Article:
Tell the difference between male and female cannabis plants, describing the anatomy of each one.
Plants are an amazing part of life. They provide us with food and medicine, materials for goods, helping us improve the quality of our lives. They even live a life of their own. The cannabis plant is one of many amazing plants on Earth, both medicine and food, with a long list of material applications. With so many uses, have you ever wondered what the different parts of a cannabis plant are? Well, you’re about to find out as we dive into the anatomy of the cannabis plant!
To start, there are male and female cannabis plants. Female cannabis plants produce the cannabis flowers you’re familiar with. These are the smokable flowers you can purchase at dispensaries. They are the same flowers used to make concentrates that are consumed by themselves, or incorporated into other cannabis products.
Male cannabis plants produce pollen. They are typically unwanted in cannabis grows because their pollen can impregnate female cannabis plants, causing their flowers to fill out with seeds. Sometimes growers want to impregnate the female cannabis plants so they can have seeds, or even to cross breed two strains. Cross breeding is when you use the pollen from one strain of male cannabis to impregnate a different strain of female cannabis, resulting in a new strain.
Other than their reproductive systems, the anatomy of male and female plants aren’t very different. They look similar, with one center stalk in the middle that other satellite branches grow out from. The colas of the plant are the dense groupings of flower that grow on their own branches. The largest cola is usually on top of the center stalk, while lower branches tend to have smaller groupings of flowers.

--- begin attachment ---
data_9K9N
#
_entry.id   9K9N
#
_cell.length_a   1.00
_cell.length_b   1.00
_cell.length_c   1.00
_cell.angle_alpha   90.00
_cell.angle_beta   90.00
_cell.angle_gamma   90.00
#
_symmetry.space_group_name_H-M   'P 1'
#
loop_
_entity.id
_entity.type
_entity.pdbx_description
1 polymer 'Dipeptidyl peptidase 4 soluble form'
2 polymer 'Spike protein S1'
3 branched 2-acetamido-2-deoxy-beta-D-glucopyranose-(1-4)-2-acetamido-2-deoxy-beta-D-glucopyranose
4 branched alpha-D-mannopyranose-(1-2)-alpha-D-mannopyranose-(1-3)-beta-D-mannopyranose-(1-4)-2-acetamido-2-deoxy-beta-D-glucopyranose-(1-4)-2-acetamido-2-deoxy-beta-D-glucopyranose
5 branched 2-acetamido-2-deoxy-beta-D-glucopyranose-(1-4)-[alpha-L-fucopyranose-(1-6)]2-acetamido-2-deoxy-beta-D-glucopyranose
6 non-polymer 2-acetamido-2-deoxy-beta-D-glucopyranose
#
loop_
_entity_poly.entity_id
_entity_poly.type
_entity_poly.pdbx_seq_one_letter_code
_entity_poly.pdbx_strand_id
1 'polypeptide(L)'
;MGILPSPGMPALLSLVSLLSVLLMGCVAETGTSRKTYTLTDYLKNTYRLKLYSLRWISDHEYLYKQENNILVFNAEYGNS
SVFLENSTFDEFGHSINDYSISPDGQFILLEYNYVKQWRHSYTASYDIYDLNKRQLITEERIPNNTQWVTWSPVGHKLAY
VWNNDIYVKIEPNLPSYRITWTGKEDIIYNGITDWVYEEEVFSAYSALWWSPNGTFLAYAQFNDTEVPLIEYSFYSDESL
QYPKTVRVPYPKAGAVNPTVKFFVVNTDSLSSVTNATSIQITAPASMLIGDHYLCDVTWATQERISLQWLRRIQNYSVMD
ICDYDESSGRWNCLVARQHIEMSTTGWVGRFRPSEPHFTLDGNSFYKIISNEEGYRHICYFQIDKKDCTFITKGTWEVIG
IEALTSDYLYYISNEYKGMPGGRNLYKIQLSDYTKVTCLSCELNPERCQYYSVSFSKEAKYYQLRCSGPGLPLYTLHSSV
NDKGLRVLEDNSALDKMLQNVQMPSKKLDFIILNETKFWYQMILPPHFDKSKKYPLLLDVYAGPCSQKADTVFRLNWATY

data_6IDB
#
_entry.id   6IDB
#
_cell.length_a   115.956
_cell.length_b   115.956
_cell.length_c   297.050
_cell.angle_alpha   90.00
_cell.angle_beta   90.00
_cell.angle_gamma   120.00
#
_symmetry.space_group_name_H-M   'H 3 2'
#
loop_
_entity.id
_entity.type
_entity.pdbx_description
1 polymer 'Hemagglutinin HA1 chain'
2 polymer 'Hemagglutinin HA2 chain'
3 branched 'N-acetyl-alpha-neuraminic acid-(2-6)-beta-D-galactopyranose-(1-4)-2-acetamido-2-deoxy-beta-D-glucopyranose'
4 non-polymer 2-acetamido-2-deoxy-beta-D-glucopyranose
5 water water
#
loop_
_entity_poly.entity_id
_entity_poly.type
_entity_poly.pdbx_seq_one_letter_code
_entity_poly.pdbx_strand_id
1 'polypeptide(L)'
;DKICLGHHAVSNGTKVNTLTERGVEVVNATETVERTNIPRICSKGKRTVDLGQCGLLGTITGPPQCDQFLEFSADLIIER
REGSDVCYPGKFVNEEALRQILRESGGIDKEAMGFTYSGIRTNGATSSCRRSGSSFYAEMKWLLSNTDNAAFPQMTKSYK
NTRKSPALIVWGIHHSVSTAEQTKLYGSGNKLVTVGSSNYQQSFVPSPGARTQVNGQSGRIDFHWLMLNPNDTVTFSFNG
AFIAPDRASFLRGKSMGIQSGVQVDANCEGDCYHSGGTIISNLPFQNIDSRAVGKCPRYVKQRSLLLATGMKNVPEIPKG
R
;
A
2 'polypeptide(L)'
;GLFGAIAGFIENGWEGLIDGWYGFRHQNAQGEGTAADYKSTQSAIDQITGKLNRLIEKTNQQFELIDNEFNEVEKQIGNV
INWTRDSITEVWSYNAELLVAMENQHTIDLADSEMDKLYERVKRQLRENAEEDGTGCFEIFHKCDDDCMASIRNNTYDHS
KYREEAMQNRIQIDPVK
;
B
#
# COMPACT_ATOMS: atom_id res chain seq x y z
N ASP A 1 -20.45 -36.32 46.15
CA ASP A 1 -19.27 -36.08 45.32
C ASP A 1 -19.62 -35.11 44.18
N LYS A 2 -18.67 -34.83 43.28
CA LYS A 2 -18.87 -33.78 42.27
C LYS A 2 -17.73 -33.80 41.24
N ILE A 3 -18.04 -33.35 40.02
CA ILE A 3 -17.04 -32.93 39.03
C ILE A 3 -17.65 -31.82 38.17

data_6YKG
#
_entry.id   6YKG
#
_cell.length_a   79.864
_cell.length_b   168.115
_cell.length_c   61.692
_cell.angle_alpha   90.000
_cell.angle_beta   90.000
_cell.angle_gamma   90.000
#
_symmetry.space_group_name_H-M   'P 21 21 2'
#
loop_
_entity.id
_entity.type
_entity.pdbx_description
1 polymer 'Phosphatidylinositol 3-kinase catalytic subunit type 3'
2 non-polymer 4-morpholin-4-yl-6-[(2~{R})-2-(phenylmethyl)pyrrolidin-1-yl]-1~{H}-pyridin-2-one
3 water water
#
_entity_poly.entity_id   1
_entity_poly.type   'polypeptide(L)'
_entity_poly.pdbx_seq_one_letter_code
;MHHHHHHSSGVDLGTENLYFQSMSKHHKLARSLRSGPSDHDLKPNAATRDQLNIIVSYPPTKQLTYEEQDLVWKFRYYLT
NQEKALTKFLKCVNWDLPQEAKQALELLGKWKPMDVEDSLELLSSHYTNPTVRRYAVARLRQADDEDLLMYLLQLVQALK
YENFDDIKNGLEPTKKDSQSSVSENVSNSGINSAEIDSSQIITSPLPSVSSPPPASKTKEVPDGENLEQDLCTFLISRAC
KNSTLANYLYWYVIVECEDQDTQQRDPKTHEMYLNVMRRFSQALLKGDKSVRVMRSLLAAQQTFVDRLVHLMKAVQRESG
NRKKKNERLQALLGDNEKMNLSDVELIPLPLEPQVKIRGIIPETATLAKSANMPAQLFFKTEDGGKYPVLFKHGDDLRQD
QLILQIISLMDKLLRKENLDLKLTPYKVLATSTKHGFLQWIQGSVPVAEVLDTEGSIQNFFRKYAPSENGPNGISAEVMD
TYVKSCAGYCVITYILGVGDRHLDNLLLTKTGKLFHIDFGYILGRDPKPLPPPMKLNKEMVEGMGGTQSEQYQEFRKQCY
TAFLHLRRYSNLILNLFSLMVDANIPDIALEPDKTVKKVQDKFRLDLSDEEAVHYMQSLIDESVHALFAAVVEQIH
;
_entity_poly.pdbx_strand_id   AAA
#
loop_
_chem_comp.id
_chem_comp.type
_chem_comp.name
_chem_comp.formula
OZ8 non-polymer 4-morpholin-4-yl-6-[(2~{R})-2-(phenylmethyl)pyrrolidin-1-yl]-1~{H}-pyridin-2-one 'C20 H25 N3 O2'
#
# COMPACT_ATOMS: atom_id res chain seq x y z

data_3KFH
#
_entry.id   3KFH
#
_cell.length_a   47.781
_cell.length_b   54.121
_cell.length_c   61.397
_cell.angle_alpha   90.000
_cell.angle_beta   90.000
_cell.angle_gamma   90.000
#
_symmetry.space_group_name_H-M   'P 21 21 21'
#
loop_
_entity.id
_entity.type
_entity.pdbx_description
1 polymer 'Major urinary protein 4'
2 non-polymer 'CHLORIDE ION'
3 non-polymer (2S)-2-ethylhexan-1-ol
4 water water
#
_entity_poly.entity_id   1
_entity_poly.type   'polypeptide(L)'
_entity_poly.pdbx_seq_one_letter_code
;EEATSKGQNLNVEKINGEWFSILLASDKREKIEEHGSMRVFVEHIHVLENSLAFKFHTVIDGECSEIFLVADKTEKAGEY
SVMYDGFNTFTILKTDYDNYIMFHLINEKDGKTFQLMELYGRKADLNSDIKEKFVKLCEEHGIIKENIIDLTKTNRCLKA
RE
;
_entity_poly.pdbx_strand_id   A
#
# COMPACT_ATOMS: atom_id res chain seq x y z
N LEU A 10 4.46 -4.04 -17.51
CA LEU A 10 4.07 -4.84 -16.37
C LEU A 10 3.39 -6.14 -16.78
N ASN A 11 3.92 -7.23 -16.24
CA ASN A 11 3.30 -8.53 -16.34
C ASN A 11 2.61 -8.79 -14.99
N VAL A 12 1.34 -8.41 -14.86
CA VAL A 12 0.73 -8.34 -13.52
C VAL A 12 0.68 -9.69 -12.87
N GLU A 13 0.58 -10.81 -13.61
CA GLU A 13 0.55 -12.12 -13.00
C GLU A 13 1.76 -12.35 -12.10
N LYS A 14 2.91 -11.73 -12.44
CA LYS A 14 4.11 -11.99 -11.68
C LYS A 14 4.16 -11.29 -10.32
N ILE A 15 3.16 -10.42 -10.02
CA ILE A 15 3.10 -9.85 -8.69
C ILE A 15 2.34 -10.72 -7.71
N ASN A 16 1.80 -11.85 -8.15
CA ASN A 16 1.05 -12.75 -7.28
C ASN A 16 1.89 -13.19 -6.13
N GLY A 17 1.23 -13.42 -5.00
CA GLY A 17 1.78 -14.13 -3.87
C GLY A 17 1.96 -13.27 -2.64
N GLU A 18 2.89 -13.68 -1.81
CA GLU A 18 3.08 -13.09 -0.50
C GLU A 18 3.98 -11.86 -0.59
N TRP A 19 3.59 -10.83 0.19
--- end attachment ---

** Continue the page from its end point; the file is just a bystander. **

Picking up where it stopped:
Then there’s sugar leaves and fan leaves. Sugar leaves are smaller than fan leaves. They grow very close to the flower with buds growing around them, and are usually covered in sugar like crystals, hence the name. Those sugar like crystals are actually trichomes. Trichomes are the almost microscopic glands that give cannabis flowers their frosty look. If you have the chance, take a look at your cannabis flower in good light through a magnifying glass or jewelers loop and you’ll see them. Filled with cannabinoids and terpenes, these trichomes are also what can make cannabis flower sticky to the touch.
The small orange and other colored hairs on the end of the cannabis flowers are called stigmas. They start out white and darken as the plant matures. The purpose of the stigma is to collect pollen. They are part of the pistil, which contains the plant’s reproductive parts.
Some cannabis plants can have both male and female reproductive organs. These are called hermaphrodite plants. This can happen to the plant as a result of stress or genetics, and these “hermied” plants are usually removed once discovered.
As you can see, there really isn’t much difference between male and female cannabis plants, except for their reproductive systems. It’s mostly important to know the difference if you’re growing cannabis, but it’s nice to know as a patient too. You never know what might come up in trivia.